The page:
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Any inputs or insights from anyone as yet?

Thanks again.
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Old 24th September 2003, 02:37 PM   #3
UrSv is offline UrSv  Sweden
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For the bias setting I would guess that this is normal considering the different Vgs characteristics for the two different FETs. IRFP460 has some 3-5 V of Vgs and IRFP250 has some 2-4. Typically that would mean, AFAIK, that the bias circuitry would be able to bias them differently.

As far the smoke I offer no info...

Where did you get the boards?
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Old 24th September 2003, 02:47 PM   #4
mcp is offline mcp  United States
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Hi Sam

Was the heatsink burning hot after it blew? If it was, the thermal controller was either not working properly or not connected properly to the heatsink. The IRF types are like bipolars, they must have thermal tracking.

If the heatsink was cold, chances are high frq oscillation (ie. unstable). Check the output with a scope.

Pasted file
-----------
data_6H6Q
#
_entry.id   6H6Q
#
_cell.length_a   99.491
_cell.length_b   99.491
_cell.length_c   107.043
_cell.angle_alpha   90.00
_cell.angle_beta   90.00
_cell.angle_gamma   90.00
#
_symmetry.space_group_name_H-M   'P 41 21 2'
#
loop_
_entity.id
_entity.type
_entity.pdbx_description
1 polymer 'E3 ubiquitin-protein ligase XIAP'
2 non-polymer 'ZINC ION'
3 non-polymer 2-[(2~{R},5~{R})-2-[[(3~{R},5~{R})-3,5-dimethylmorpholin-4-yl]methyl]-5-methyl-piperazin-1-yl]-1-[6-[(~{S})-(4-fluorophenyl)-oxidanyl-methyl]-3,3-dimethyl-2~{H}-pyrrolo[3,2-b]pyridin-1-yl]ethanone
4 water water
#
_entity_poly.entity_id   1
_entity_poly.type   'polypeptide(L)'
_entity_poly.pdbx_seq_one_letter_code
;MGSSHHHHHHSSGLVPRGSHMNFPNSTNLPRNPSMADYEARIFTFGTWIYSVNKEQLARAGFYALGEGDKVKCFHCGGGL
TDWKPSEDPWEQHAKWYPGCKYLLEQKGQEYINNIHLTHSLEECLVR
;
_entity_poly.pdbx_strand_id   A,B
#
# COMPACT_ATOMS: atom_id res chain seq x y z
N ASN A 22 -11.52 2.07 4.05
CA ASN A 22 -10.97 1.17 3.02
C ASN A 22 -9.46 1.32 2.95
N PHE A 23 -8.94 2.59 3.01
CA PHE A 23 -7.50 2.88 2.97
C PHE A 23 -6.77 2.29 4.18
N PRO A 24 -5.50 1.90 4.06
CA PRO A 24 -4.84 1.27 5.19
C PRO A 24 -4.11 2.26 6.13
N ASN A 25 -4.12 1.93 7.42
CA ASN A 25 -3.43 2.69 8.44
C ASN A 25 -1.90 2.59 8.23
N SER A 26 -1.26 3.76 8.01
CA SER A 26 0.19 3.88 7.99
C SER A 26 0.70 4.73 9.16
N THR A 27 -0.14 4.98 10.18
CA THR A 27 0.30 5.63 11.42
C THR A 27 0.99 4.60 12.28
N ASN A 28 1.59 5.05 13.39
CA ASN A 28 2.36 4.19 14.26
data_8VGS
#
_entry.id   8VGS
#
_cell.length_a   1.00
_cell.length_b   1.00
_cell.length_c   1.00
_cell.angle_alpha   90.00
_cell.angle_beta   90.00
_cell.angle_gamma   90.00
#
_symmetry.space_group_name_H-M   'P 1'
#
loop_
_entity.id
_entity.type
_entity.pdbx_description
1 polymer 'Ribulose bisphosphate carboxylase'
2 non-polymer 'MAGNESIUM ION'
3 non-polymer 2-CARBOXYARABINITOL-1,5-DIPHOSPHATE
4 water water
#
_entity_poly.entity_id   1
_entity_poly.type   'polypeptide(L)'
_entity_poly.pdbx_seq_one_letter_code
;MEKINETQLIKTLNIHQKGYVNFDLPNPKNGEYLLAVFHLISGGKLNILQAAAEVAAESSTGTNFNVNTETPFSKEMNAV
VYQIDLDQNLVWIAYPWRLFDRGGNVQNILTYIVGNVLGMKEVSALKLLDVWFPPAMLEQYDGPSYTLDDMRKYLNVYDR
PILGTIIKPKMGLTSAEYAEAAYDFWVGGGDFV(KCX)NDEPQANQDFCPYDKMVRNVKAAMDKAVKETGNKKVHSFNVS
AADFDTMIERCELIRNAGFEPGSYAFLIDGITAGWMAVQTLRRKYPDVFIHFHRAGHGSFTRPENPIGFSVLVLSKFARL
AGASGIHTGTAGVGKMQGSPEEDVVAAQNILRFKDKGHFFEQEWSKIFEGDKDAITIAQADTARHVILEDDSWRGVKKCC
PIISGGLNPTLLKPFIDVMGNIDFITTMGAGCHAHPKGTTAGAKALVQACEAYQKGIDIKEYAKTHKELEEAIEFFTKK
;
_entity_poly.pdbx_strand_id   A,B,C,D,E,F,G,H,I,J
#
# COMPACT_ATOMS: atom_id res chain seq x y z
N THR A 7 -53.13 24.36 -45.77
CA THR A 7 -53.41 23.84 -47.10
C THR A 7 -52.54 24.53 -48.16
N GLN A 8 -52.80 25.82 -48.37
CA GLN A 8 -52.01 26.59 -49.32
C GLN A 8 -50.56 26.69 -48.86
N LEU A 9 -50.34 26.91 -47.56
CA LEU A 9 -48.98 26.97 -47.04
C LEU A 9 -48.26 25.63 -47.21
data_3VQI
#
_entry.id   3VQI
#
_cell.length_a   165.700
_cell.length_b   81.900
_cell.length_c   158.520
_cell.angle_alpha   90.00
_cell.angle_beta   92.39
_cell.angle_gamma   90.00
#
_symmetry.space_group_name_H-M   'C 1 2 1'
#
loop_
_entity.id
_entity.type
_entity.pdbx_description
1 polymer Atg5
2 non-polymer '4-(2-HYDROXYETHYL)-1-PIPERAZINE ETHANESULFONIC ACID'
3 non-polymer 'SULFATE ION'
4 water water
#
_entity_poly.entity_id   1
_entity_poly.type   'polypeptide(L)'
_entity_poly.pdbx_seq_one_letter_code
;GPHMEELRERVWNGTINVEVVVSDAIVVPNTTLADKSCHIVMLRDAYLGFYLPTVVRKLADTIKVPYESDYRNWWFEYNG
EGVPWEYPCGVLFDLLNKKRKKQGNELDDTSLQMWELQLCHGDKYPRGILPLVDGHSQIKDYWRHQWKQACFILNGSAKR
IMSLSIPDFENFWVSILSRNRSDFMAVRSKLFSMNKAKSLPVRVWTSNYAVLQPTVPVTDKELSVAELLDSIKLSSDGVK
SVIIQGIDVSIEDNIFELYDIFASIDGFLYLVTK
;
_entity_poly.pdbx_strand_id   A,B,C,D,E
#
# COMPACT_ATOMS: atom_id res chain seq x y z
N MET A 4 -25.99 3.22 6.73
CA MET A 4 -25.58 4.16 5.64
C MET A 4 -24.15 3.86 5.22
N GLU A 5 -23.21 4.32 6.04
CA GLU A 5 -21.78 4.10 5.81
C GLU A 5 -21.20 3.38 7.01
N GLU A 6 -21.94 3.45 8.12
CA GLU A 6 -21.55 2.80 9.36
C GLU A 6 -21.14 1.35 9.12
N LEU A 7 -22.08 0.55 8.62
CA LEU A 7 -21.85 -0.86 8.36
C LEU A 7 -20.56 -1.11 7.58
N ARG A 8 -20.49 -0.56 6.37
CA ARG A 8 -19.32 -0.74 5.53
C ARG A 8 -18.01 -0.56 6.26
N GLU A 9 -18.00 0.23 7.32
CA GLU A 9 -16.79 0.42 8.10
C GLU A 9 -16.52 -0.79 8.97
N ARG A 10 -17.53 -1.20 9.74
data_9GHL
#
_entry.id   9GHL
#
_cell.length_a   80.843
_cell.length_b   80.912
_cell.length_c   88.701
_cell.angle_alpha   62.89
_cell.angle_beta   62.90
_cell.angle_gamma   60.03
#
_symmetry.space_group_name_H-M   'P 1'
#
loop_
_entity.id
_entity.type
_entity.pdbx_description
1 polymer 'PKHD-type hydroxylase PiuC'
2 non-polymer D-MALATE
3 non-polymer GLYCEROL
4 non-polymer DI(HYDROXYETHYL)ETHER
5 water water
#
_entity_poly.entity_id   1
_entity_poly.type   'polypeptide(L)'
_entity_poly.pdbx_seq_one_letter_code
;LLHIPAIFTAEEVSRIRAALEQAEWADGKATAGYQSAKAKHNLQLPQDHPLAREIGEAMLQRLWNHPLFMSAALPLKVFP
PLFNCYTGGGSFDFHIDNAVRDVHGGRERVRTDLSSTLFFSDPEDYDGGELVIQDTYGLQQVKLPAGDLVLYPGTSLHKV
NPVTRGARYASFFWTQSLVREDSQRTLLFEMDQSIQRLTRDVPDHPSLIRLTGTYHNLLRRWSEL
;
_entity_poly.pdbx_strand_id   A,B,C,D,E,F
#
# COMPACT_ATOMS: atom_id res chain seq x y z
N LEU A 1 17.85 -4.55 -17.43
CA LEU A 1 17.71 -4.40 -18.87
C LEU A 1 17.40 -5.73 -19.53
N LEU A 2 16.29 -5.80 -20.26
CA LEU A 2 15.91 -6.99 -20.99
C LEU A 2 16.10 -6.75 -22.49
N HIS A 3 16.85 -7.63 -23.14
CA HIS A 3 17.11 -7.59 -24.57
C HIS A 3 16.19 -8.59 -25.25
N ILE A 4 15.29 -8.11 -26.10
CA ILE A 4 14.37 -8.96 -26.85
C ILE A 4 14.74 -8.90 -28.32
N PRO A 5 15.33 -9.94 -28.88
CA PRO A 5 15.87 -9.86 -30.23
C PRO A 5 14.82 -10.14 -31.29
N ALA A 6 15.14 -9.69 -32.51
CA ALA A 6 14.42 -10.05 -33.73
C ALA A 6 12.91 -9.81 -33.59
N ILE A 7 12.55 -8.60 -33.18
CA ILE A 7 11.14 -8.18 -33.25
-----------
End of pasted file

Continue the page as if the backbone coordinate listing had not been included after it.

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Old 24th September 2003, 08:20 PM   #5
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In my sym-amps I have had 5-6 failures like you describe, and I think they were all caused by thermal runaway. This amp seems really sensitive to the bias and temperature. The key is to bolt the bias controlling transistor right through with the hottest of the output stage devices. You could consider using a bipolar transistor there instead of an IRF610, since BJTs have higher temperature coefficient (they'll cause a slight overcompensation reducing the bias with increasing temperature). The sym amp has a BD139 there, I did try the IRF610 but the transistors tended to heat up too much over time.
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Old 24th September 2003, 08:39 PM   #6
sam9 is offline sam9  United States
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OK. I need some new info.

I haven't done much with MOSFETs but I thought one of the advantages was negative thermal response, hence runnaway is not possible and themal feedback not needed.